I note that in your email you invite me to correspond with you and you offer to provide help, even to write questions to be asked of Tribe. I thank you for the offer of help, but, especially in the context of this current situation (although I would feel this way regardless), I believe it would be better by far to do all my work myself. (No ghostwriters for me, right?)

I do, however, want to post your email on my blog, along with this reply, to help ward off any accusations that could even theoretically arise in the future to the effect that my forthcoming post was written at your urging, or that the statements it will urge upon Professor Tribe were written at your urging. The current situation is, in my judgment, far too serious to allow there to be any possibility of even a remotely believable accusation of this nature. I hope, therefore, that you will not object to my posting your email and this reply early-on, since my own piece will likely be finished and posted late on Tuesday or, far more likely I am afraid, on Thursday or Friday. (It can’t be completed on Wednesday because I have to go to New York to attend a funeral there on Wednesday and, as you may know, I do not use a computer, so my secretary has to type, and I have to proof each of what usually are several drafts, making it impossible for me to finish the work on Wednesday.) (Incidentally, though I do not know how to operate a computer, I received your email today because it showed up on my BlackBerry.) In posting your email, I will have my secretary remove all identifying characteristics except to say that it came from the individual(s?) who operate AuthorSkeptics, a website devoted to the problems of plagiarism besetting Harvard.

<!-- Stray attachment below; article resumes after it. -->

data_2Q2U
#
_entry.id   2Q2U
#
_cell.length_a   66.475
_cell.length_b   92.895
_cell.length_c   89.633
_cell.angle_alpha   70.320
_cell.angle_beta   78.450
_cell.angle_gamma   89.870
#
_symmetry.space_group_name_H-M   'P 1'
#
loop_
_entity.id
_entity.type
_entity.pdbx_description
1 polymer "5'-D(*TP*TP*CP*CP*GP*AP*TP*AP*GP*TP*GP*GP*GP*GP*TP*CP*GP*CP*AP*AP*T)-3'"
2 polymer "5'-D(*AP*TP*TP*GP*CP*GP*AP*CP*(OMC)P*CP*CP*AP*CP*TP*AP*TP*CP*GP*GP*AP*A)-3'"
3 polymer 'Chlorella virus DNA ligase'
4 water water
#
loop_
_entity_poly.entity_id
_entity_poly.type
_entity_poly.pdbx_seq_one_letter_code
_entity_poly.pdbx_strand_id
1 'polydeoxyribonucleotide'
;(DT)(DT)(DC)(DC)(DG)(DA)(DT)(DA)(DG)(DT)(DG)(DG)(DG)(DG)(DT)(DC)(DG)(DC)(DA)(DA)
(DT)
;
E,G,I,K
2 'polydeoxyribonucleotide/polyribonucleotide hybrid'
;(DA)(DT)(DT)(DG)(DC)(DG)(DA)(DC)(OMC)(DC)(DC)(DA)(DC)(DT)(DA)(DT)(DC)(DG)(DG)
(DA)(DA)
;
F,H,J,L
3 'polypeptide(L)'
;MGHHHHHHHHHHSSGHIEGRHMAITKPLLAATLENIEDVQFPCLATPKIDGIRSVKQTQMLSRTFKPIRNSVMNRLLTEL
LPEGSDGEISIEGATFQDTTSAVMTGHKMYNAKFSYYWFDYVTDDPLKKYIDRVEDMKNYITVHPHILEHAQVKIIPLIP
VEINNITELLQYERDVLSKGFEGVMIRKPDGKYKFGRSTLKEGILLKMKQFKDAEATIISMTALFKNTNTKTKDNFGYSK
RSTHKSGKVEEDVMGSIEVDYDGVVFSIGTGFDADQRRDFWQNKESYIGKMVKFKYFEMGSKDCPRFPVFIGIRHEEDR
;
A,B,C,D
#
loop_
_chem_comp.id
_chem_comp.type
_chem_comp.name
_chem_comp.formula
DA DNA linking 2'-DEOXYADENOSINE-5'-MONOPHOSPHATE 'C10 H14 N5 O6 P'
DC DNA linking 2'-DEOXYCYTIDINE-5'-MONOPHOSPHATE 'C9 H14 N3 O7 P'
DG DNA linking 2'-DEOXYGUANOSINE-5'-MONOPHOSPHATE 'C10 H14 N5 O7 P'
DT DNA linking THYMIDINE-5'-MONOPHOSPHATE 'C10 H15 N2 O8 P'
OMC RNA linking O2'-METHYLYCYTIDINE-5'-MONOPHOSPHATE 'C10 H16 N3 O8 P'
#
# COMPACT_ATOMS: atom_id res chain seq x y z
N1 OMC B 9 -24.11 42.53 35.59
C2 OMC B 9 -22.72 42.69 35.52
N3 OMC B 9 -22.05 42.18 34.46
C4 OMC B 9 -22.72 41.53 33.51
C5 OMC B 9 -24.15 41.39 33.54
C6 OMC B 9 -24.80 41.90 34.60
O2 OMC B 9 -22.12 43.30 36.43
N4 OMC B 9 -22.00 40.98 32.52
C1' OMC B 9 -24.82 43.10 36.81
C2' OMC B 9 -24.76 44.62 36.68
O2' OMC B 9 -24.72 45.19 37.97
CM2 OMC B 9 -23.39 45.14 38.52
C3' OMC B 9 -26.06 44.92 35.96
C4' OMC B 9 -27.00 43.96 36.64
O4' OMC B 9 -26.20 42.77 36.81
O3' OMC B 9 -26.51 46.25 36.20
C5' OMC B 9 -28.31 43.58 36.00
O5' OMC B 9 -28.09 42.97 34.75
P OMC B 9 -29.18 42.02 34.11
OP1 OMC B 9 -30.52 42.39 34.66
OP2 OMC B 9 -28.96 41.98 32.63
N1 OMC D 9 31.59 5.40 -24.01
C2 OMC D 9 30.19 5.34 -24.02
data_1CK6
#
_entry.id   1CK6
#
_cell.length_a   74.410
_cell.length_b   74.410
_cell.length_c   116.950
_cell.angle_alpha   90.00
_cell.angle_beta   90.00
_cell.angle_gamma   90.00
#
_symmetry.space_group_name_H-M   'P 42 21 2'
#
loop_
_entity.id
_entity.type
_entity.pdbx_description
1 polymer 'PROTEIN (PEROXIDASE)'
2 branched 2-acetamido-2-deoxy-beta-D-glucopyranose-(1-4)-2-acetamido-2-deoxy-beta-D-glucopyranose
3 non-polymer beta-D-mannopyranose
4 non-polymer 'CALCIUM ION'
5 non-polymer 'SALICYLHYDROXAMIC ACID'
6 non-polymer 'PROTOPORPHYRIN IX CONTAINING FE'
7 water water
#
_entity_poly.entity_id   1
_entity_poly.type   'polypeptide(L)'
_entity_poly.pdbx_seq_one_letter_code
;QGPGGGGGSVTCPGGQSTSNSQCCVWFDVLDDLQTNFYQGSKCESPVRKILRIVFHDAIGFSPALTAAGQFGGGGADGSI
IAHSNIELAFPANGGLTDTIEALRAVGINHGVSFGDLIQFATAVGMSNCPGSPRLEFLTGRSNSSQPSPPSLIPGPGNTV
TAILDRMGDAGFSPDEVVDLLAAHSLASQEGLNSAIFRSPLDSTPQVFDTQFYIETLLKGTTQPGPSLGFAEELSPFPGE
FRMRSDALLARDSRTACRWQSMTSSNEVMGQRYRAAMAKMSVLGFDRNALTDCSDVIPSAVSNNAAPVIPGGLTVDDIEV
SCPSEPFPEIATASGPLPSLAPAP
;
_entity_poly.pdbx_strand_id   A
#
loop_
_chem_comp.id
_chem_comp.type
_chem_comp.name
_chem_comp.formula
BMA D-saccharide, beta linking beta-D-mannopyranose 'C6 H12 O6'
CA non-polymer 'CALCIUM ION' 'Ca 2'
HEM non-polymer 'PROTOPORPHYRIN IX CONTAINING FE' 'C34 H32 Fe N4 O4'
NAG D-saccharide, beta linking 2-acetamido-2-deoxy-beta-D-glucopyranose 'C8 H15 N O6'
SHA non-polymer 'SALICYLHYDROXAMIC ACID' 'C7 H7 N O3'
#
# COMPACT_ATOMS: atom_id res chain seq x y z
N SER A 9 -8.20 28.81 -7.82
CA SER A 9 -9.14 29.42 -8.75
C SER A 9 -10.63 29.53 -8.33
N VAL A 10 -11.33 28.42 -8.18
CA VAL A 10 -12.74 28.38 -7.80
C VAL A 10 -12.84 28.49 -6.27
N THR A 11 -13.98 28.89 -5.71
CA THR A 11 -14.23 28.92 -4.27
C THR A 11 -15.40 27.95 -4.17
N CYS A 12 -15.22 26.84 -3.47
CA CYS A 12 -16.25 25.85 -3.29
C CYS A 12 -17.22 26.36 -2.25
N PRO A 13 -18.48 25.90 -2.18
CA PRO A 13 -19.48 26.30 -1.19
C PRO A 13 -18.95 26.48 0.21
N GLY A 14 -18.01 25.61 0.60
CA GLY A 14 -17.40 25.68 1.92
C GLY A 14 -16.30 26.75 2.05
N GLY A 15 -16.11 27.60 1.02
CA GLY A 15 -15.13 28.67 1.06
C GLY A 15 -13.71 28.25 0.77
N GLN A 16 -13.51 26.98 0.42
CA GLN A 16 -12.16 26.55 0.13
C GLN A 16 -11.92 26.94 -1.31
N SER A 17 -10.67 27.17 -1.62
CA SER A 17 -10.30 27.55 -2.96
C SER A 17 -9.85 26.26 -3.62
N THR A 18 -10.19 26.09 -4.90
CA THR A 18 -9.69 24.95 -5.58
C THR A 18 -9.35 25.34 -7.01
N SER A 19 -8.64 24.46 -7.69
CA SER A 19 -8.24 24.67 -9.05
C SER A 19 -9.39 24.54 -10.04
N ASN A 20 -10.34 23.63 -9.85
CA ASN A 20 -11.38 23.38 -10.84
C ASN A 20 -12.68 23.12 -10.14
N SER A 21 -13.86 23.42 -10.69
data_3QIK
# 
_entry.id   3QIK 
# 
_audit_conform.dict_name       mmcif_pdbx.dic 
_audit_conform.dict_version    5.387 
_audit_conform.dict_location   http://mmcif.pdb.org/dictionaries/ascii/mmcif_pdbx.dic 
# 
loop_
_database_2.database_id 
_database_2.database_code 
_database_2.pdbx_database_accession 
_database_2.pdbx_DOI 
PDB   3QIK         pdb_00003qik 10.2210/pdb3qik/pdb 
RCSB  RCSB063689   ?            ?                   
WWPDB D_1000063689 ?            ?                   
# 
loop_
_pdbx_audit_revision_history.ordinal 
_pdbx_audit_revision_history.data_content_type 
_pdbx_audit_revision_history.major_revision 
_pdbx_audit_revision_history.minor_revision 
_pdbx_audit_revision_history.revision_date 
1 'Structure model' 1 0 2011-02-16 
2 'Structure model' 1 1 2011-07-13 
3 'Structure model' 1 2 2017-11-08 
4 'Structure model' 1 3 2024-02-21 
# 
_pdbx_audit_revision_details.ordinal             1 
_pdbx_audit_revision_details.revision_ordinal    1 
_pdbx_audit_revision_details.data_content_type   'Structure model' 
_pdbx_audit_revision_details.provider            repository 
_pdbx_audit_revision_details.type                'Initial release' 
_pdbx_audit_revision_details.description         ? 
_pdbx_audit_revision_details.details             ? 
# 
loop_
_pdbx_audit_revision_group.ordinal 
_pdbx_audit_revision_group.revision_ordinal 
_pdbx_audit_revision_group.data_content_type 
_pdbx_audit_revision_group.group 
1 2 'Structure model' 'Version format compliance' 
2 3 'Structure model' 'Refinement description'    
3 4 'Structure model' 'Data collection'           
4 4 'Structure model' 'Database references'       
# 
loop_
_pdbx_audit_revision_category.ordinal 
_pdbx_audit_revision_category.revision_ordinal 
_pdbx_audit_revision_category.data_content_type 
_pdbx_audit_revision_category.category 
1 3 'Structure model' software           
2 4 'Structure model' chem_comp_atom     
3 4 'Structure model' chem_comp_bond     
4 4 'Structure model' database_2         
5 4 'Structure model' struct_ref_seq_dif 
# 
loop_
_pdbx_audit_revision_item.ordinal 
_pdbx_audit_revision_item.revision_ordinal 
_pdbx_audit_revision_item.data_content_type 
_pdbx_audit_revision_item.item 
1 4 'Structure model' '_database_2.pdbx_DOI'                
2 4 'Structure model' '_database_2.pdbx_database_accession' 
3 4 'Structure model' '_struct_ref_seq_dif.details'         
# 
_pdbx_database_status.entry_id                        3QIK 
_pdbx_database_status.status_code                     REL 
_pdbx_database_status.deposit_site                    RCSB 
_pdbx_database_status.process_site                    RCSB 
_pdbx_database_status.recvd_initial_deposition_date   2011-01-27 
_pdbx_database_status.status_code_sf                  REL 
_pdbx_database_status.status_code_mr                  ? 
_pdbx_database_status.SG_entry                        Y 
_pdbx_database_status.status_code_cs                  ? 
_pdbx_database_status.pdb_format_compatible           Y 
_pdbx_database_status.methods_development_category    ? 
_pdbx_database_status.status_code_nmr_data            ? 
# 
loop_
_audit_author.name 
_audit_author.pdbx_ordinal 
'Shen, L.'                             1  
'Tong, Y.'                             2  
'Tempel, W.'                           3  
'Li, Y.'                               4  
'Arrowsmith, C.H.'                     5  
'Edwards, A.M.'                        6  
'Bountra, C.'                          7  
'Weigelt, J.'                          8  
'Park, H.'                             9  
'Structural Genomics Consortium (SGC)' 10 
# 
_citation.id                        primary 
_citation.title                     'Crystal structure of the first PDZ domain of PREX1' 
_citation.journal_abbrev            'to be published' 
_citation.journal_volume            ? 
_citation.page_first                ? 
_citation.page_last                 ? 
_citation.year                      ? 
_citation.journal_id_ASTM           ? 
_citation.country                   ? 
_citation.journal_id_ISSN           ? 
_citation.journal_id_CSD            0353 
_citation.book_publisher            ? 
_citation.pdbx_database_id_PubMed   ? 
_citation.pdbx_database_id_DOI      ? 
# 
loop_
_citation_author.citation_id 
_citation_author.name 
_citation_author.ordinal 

If you have any objection to my posting your email, please notify me immediately. Otherwise your email and this reply will be posted late this afternoon or early tomorrow. If you do object, I will simply say somewhere in the piece I am writing that, in the midst of working on it, I received an email from people who are very interested in the problem and run a website devoted to it, urging me to deal with the possibility of ghostwriting and to put pertinent questions to Professor Tribe. I will of course add that I was in the midst of doing this, and did all my own work. Given the situation, I would regard this as necessary in order to try to ward off any possibility of an even remotely believable accusation of the type discussed above. But I do think it would be far more helpful if you were to allow your own email and this response to be posted.

The desirability of allowing this is only the more pronounced because, in my judgment, you have done a wonderful service to all by operating the AuthorSkeptics website, and there should be nothing done that would even theoretically reflect adversely on what has been a fine public service.

Sincerely yours,

Lawrence R. Velvel, Dean




April 19, 2005

Dear AuthorSkeptics: